That makes his return to Boston a no-brainer, right?

Not exactly.

While there is no question Irving has enjoyed his time in Boston both on and off the court, there’s no telling what he will be searching for when the summer of 2019 arrives.

And that is why the Butler-to-New-York talk is worth watching if you are a Celtics fan.

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Kyrie Irving reportedly will be under no minutes restriction once season begins

Kyrie Irving reportedly will be under no minutes restriction once season begins

The Celtics surprised many last season when they surged to the top of the Eastern Conference despite a season-ending injury to Gordon Hayward. A huge part of that was the performance from Kyrie Irving, one that had him squarely in the MVP conversation. Irving posted 24.4 points, 5.1 assists, and 3.8 rebounds per game while shooting a career-high 49 percent - in just 32 minutes per game.

But the Celtics took another big blow when Irving's knee, in which he had previously torn his patella tendon, flared up. Irving had felt pain in the knee all season, and it finally became too much to bear. He left the game against the Pacers on March 11 at halftime and did not return for the rest of the season. The original diagnosis was "minor surgery" to remove a tension wire, but that turned into major surgery after an infection developed in the knee. What was going to be a three-to-six-week absence became the entire regular and postseason.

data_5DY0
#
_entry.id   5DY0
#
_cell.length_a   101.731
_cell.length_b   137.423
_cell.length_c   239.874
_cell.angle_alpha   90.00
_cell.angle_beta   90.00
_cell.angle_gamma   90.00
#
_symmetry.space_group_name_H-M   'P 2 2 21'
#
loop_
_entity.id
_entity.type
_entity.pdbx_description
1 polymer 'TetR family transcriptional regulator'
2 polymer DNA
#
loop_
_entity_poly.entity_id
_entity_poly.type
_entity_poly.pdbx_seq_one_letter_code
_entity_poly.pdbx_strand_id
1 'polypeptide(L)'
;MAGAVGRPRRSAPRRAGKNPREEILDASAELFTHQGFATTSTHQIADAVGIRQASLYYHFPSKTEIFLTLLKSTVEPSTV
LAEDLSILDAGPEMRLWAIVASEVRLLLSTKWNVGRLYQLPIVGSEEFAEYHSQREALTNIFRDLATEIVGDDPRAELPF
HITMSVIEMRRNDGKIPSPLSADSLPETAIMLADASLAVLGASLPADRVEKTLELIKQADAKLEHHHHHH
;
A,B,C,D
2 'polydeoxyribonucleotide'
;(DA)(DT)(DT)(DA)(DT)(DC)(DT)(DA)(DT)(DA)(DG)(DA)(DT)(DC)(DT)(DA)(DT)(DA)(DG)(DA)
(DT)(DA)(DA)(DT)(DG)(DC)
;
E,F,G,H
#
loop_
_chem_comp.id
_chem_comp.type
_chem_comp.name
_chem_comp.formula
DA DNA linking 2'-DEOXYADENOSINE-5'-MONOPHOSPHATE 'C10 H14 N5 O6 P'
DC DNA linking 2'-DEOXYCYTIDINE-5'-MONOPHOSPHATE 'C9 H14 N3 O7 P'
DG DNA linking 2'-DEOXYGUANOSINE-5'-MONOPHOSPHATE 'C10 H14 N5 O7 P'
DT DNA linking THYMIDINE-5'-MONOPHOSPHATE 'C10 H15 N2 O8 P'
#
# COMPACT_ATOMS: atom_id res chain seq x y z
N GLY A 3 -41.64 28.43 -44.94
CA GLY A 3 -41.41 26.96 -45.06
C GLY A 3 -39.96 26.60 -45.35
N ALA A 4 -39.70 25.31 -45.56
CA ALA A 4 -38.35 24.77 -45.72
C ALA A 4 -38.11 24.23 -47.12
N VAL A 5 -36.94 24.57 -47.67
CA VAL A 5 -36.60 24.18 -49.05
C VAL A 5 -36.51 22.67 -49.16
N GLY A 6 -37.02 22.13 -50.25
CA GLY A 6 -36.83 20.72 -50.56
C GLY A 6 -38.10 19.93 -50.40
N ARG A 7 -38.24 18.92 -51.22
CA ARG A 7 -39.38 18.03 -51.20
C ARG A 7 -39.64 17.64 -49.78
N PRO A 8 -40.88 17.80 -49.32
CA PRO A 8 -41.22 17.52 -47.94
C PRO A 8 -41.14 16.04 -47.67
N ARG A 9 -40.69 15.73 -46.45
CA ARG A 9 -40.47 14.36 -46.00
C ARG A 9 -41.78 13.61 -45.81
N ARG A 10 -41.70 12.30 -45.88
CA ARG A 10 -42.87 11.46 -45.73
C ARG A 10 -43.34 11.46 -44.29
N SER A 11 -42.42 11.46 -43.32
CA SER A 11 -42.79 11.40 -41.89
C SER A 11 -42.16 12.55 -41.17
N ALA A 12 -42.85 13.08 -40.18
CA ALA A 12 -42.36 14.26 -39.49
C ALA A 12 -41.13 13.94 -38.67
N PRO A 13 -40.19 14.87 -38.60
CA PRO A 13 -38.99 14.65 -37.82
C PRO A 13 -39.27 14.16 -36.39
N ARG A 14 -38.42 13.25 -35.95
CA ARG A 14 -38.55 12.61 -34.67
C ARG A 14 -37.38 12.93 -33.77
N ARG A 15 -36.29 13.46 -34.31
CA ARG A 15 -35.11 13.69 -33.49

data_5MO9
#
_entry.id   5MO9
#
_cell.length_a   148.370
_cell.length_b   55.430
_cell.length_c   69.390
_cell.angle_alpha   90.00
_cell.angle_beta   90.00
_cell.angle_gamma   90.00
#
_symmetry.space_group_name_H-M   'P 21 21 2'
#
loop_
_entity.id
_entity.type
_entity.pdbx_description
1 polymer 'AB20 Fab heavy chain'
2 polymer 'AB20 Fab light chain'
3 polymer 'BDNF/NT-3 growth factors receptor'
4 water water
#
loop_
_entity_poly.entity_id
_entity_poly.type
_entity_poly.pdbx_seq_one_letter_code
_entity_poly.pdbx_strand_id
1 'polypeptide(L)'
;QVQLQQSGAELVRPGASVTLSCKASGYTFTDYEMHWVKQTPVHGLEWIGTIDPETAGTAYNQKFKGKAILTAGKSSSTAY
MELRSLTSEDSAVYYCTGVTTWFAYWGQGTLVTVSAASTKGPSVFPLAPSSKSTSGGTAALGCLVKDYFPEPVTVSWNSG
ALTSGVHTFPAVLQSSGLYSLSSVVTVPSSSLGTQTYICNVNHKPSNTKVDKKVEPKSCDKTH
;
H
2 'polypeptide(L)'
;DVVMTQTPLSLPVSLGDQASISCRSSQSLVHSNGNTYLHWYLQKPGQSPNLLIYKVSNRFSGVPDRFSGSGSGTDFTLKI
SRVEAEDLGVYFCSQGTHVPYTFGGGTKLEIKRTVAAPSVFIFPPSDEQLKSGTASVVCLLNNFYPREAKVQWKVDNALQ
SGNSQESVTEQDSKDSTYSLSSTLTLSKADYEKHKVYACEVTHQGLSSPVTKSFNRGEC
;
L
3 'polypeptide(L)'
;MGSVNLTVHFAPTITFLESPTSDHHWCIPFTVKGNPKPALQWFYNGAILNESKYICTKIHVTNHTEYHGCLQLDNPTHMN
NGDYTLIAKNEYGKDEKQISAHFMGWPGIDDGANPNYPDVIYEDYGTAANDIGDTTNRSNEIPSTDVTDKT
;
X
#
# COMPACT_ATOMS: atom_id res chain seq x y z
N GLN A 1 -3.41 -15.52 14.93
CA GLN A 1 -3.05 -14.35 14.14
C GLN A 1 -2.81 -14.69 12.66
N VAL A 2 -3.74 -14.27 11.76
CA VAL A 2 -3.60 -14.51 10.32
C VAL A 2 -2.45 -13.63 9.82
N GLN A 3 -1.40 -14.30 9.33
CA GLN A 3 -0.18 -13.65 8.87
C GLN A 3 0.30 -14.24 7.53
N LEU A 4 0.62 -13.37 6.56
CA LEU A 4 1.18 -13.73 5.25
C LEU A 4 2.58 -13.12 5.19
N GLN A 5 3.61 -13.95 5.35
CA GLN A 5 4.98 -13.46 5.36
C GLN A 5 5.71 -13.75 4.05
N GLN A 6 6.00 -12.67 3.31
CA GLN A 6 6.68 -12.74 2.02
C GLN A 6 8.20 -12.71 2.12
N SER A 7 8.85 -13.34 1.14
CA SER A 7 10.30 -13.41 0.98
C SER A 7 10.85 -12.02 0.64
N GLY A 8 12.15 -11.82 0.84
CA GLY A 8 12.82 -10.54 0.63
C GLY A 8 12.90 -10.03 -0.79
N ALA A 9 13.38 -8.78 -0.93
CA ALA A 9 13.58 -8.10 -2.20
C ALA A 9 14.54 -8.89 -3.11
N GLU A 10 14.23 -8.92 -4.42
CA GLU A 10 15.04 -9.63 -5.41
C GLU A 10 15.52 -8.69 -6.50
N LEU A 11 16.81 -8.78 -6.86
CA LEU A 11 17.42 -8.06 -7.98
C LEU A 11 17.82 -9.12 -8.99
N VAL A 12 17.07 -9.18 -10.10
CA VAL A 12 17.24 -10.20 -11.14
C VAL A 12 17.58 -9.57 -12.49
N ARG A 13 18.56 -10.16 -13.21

NBA.com's David Aldridge reported that sources told him Irving would "be under no minutes restrictions once the regular season begins." Irving was seen on video last week playing five on five in Miami and looking darn good doing it. 

This is great news for Boston as it comes on the heels of Hayward saying that he was 100 percent. With Irving and Hayward healthy, the Celtics are the favorites in the Eastern Conference and poised to make another deep run in the playoffs.